Public Relations Writing: Lesson #10 - p. 4

More about online research

  • If your experience can be summed up as "Research is easy!" you probably didn't do it right. Research is hard, which is why lazy PR writers try to avoid it. Research involves finding sources, evaluating those sources, extracting useful information, and then summarizing that information. It always requires keeping careful track of each source -- and doing some research on the sources, as well.

  • Web research is not about simply downloading pages of information -- that's the easy part. The real task is to start with that information and then distill the relevant facts, evaluate them, organize them, and fill in the blanks where information is still needed.

  • When you do your research, don't simply pad your notes with page after Web page of Internet research -- or links to the pages. Incoporate the finished work on your Message Planner.

  • You will find much more information than you can use -- you need to be discriminating as you browse, and not include everything you find. The more you research the subejct, the more you'll understand the boundaries of the subject. I will often get lost in the details just because it's so interesting, and I will learn much more than I need to know about, say, the politics of natural gas in Texas. But I'm "on my own time" when I do that, because much of the information -- though interesting and loosely relevant -- is not really important to the task at hand.

  • The name of the game is Key Ideas -- this is the whole point of doing research. Your Message Planner should be filled with Key Ideas that you have developed during your browsing and downloading and evaluation. If you have sent me a Message Planner with only a few Key Ideas, you haven't yet completed your assignment.

  • Key ideas are more than facts -- your own observations and insights are also important. As you're browsing for information, let your own natural curiosity figure in... you are a reader, as well as a PR writer... if you opened the newspaper or clicked on the TV and were finding out about this subject, what would you want to know? What questions would be raised by the information you're reading? How can you answer them?

  • Be sure to source everything you capture ... that means that statements of "fact" as well as important opinions are all accompanied by the source of that information. Especially with Internet research, nothing can be assumed to be perfectly factual -- everything must be questioned as to the accuracy, reliability, and objectivity of its source.

  • ... and knowing the source is not enough The source might be Citizens for Pure Air -- but who or what is "Citizens for Pure Air"? Is that a genuine environmental group, like the Sierra Club? Or is it a pretend consumer advocate organization, among the many so-called "grassroots" organizations that have been set up by corporations and interest groups to endorse their business practices, while pretending to be a citizen-watchdog group? If so, is it in the employ of the natural gas industry, or perhaps of the competing petroleum industry? It's important to know.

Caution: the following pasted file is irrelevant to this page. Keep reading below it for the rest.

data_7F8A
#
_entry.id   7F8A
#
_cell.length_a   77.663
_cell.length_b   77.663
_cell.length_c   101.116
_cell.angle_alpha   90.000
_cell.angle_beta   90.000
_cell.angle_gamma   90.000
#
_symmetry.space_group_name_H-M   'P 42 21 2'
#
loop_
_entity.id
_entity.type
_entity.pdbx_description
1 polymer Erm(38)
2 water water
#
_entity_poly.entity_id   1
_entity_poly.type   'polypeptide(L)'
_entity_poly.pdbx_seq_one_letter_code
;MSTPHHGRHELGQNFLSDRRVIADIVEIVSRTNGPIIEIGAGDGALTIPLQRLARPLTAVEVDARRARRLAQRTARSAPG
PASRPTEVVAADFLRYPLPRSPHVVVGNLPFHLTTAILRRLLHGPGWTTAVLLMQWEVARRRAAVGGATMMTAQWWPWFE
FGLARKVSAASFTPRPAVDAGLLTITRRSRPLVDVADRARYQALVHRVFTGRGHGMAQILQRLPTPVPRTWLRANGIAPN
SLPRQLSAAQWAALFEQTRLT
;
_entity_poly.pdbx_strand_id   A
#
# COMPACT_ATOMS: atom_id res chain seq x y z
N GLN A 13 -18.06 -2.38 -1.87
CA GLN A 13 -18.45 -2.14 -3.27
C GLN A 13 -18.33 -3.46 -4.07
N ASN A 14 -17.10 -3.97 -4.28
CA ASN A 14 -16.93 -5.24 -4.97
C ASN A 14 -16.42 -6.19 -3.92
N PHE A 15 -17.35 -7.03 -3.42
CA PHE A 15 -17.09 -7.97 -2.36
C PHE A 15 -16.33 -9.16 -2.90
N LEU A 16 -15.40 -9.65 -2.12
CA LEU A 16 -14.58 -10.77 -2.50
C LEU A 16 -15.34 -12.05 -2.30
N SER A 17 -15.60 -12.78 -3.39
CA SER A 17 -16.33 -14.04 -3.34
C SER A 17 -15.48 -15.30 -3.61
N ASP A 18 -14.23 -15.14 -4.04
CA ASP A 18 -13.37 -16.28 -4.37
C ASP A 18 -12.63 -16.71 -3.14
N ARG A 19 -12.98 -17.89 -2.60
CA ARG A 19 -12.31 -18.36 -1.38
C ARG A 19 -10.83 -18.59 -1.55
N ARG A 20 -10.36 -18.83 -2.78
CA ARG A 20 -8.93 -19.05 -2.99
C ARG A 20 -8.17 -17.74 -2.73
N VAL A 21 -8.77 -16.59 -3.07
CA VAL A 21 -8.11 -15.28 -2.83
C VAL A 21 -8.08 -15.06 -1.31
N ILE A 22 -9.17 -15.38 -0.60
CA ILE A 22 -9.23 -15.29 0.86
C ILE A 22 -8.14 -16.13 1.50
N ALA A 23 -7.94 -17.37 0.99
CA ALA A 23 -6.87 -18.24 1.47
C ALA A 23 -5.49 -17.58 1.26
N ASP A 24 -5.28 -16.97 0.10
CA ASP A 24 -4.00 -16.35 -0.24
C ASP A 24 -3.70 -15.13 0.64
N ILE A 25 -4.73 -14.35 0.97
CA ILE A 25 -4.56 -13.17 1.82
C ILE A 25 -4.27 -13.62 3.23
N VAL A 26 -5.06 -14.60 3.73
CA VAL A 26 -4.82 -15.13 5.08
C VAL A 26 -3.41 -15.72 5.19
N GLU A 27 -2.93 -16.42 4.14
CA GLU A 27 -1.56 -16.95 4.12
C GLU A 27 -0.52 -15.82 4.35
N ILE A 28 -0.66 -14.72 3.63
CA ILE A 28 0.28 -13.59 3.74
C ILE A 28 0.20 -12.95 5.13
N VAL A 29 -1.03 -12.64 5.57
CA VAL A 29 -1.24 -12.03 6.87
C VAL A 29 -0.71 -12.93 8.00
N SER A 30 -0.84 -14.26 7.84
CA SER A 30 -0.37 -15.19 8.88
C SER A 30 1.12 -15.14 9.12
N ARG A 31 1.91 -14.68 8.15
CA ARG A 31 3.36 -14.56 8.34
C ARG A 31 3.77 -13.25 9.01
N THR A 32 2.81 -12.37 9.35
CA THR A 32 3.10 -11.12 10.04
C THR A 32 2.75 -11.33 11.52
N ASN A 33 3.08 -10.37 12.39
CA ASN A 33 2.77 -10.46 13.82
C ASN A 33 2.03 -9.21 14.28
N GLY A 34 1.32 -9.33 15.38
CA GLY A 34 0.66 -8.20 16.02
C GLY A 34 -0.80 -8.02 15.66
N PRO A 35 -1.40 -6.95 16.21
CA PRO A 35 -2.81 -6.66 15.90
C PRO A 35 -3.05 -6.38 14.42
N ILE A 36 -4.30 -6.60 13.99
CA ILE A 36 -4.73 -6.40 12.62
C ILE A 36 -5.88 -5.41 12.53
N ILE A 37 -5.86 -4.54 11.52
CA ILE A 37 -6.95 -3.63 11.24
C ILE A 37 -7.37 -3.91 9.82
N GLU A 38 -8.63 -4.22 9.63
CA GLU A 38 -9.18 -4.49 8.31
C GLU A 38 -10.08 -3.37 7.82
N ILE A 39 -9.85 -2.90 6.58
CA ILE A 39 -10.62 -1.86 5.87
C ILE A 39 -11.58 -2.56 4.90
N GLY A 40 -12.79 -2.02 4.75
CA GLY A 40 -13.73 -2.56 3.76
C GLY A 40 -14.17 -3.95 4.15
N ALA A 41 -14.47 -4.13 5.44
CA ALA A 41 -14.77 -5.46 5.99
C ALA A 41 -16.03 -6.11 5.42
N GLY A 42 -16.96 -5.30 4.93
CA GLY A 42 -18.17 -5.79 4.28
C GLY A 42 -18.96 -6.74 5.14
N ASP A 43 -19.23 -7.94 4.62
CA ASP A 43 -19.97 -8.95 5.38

• Why is this so important? Because all it takes is for one goof to ruin the reliability of your entire PR campaign and make you a laughingstock. If your best case is premised on the "facts" obtained from a known biased interest -- because you failed to check out the source -- reporters who cover this field will catch it right away, and will question not only your facts but your very professionalism.

  • Obviously, your job is to achieve the client's objectives, and that includes making the best case for the client's point of view. You are not expected to provide full coverage of opposing points of view. But this does not mean that you should rely only on research resources promoting your cause. You need to use neutral sources (like an encylopedia) and unfriendly sources (like the competition's Web page) to reinforce your facts.

  • So, once again, you should ask yourself all the questions that a reporter might ask ...if you anticipate all the tough ones you will not only dispose of them in advance, you will also change the attitude of the editor and reporter in your favor. This will not only give you more Key Ideas, it will also help shape your Angle and, therefore, your Message.

  • Good research is especially important in today's media environment. There is more and more information out there, and more and more advocates spinning the news. That can be confusing. When you establish trust with editors and reporters, you will rise above your competitors in stature and respect. When editors and reporters learn that your information is always adequately sourced, so that its bias can be fairly judged and if necessary, balanced, they will come to treat you as a resource of first resort -- for example, you will be the one they call for an intelligent response whenever any news is breaking in that issue area.

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